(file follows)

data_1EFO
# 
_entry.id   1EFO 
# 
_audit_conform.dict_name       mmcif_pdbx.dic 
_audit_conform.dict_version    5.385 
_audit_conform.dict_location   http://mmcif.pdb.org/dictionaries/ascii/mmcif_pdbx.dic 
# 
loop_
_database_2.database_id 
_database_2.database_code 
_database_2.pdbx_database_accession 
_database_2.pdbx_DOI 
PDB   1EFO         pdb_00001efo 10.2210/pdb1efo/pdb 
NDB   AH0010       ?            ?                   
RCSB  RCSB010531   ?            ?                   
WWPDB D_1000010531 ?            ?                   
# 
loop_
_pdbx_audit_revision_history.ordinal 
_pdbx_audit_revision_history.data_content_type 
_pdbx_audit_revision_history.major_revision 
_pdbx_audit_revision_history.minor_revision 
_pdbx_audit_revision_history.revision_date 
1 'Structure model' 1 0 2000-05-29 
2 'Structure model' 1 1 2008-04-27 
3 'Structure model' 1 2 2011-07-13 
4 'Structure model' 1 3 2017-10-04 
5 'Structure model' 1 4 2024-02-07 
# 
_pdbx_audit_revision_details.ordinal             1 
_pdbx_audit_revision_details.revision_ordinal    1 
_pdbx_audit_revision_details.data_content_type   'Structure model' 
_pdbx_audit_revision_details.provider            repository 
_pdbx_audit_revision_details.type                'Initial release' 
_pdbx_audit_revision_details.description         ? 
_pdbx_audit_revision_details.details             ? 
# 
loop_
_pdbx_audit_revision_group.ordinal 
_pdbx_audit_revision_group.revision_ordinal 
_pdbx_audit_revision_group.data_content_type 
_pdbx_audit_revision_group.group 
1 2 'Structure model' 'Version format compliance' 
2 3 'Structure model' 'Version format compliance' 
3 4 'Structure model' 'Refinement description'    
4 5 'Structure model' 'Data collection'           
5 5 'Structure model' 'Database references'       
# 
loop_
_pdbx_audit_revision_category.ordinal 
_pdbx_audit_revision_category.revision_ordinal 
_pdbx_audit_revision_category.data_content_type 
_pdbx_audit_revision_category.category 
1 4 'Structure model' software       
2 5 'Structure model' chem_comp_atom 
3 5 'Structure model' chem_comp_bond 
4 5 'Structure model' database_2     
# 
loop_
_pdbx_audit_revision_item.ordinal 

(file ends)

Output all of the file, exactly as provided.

data_1EFO
# 
_entry.id   1EFO 
# 
_audit_conform.dict_name       mmcif_pdbx.dic 
_audit_conform.dict_version    5.385 
_audit_conform.dict_location   http://mmcif.pdb.org/dictionaries/ascii/mmcif_pdbx.dic 
# 
loop_
_database_2.database_id 
_database_2.database_code 
_database_2.pdbx_database_accession 
_database_2.pdbx_DOI 
PDB   1EFO         pdb_00001efo 10.2210/pdb1efo/pdb 
NDB   AH0010       ?            ?                   
RCSB  RCSB010531   ?            ?                   
WWPDB D_1000010531 ?            ?                   
# 
loop_
_pdbx_audit_revision_history.ordinal 
_pdbx_audit_revision_history.data_content_type 
_pdbx_audit_revision_history.major_revision 
_pdbx_audit_revision_history.minor_revision 
_pdbx_audit_revision_history.revision_date 
1 'Structure model' 1 0 2000-05-29 
2 'Structure model' 1 1 2008-04-27 
3 'Structure model' 1 2 2011-07-13 
4 'Structure model' 1 3 2017-10-04 
5 'Structure model' 1 4 2024-02-07 
# 
_pdbx_audit_revision_details.ordinal             1 
_pdbx_audit_revision_details.revision_ordinal    1 
_pdbx_audit_revision_details.data_content_type   'Structure model' 
_pdbx_audit_revision_details.provider            repository 
_pdbx_audit_revision_details.type                'Initial release' 
_pdbx_audit_revision_details.description         ? 
_pdbx_audit_revision_details.details             ? 
# 
loop_
_pdbx_audit_revision_group.ordinal 
_pdbx_audit_revision_group.revision_ordinal 
_pdbx_audit_revision_group.data_content_type 
_pdbx_audit_revision_group.group 
1 2 'Structure model' 'Version format compliance' 
2 3 'Structure model' 'Version format compliance' 
3 4 'Structure model' 'Refinement description'    
4 5 'Structure model' 'Data collection'           
5 5 'Structure model' 'Database references'       
# 
loop_
_pdbx_audit_revision_category.ordinal 
_pdbx_audit_revision_category.revision_ordinal 
_pdbx_audit_revision_category.data_content_type 
_pdbx_audit_revision_category.category 
1 4 'Structure model' software       
2 5 'Structure model' chem_comp_atom 
3 5 'Structure model' chem_comp_bond 
4 5 'Structure model' database_2     
# 
loop_
_pdbx_audit_revision_item.ordinal 